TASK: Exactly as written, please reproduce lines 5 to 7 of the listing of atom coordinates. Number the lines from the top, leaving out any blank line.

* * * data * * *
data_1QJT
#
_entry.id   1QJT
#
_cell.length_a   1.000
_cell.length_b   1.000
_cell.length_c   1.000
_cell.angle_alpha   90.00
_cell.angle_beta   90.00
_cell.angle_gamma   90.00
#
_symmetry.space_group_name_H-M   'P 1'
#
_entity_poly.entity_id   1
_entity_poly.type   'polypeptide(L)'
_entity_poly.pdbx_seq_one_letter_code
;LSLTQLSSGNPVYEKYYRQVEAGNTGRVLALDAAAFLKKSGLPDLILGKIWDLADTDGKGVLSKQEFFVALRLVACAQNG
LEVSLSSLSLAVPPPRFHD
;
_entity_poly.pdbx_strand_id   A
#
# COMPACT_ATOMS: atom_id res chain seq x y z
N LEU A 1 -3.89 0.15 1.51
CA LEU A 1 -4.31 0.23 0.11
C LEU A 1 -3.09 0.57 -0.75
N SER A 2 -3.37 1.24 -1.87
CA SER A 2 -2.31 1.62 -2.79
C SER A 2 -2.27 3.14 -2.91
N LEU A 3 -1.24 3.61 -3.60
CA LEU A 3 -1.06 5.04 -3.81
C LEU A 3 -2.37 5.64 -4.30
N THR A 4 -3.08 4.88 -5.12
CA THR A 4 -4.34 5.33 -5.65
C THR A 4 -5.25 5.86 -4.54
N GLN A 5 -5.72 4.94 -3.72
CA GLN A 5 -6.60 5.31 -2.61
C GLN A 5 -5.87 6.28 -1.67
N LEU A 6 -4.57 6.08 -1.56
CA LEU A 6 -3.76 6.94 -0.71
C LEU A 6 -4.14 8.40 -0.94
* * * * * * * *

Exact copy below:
_cell.length_a   1.000
_cell.length_b   1.000
_cell.length_c   1.000